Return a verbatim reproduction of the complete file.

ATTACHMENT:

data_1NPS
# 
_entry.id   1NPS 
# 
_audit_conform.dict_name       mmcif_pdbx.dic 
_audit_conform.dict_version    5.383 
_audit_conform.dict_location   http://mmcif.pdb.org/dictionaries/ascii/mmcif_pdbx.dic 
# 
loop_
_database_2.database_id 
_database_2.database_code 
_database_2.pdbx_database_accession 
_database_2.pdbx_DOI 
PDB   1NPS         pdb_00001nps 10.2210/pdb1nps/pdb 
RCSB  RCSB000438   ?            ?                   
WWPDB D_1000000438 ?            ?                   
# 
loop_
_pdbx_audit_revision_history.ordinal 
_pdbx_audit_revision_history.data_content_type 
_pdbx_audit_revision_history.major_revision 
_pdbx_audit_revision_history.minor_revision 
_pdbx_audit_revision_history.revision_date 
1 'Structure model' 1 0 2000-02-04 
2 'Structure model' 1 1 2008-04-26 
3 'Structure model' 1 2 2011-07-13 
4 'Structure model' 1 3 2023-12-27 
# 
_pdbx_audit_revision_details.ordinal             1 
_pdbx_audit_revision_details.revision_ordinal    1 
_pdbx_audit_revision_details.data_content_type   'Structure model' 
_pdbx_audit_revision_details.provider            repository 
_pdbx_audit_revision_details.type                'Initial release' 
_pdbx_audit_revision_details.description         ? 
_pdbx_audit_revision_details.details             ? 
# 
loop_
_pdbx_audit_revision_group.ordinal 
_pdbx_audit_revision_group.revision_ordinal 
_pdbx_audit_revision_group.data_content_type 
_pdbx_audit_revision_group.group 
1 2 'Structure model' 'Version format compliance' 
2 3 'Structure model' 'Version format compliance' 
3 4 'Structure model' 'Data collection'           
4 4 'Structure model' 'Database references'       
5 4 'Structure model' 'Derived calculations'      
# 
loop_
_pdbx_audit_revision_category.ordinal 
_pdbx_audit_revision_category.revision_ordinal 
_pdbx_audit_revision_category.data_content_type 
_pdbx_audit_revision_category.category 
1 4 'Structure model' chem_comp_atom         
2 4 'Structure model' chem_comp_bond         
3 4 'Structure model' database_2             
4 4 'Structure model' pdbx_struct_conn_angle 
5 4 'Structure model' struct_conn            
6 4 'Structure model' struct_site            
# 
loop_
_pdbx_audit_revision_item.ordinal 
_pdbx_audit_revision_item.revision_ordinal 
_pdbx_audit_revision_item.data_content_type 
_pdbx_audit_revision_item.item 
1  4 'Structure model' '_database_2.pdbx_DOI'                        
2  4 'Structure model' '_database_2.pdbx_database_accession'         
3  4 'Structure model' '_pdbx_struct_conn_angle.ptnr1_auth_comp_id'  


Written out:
data_1NPS
# 
_entry.id   1NPS 
# 
_audit_conform.dict_name       mmcif_pdbx.dic 
_audit_conform.dict_version    5.383 
_audit_conform.dict_location   http://mmcif.pdb.org/dictionaries/ascii/mmcif_pdbx.dic 
# 
loop_
_database_2.database_id 
_database_2.database_code 
_database_2.pdbx_database_accession 
_database_2.pdbx_DOI 
PDB   1NPS         pdb_00001nps 10.2210/pdb1nps/pdb 
RCSB  RCSB000438   ?            ?                   
WWPDB D_1000000438 ?            ?                   
# 
loop_
_pdbx_audit_revision_history.ordinal 
_pdbx_audit_revision_history.data_content_type 
_pdbx_audit_revision_history.major_revision 
_pdbx_audit_revision_history.minor_revision 
_pdbx_audit_revision_history.revision_date 
1 'Structure model' 1 0 2000-02-04 
2 'Structure model' 1 1 2008-04-26 
3 'Structure model' 1 2 2011-07-13 
4 'Structure model' 1 3 2023-12-27 
# 
_pdbx_audit_revision_details.ordinal             1 
_pdbx_audit_revision_details.revision_ordinal    1 
_pdbx_audit_revision_details.data_content_type   'Structure model' 
_pdbx_audit_revision_details.provider            repository 
_pdbx_audit_revision_details.type                'Initial release' 
_pdbx_audit_revision_details.description         ? 
_pdbx_audit_revision_details.details             ? 
# 
loop_
_pdbx_audit_revision_group.ordinal 
_pdbx_audit_revision_group.revision_ordinal 
_pdbx_audit_revision_group.data_content_type 
_pdbx_audit_revision_group.group 
1 2 'Structure model' 'Version format compliance' 
2 3 'Structure model' 'Version format compliance' 
3 4 'Structure model' 'Data collection'           
4 4 'Structure model' 'Database references'       
5 4 'Structure model' 'Derived calculations'      
# 
loop_
_pdbx_audit_revision_category.ordinal 
_pdbx_audit_revision_category.revision_ordinal 
_pdbx_audit_revision_category.data_content_type 
_pdbx_audit_revision_category.category 
1 4 'Structure model' chem_comp_atom         
2 4 'Structure model' chem_comp_bond         
3 4 'Structure model' database_2             
4 4 'Structure model' pdbx_struct_conn_angle 
5 4 'Structure model' struct_conn            
6 4 'Structure model' struct_site            
# 
loop_
_pdbx_audit_revision_item.ordinal 
_pdbx_audit_revision_item.revision_ordinal 
_pdbx_audit_revision_item.data_content_type 
_pdbx_audit_revision_item.item 
1  4 'Structure model' '_database_2.pdbx_DOI'                        
2  4 'Structure model' '_database_2.pdbx_database_accession'         
3  4 'Structure model' '_pdbx_struct_conn_angle.ptnr1_auth_comp_id'  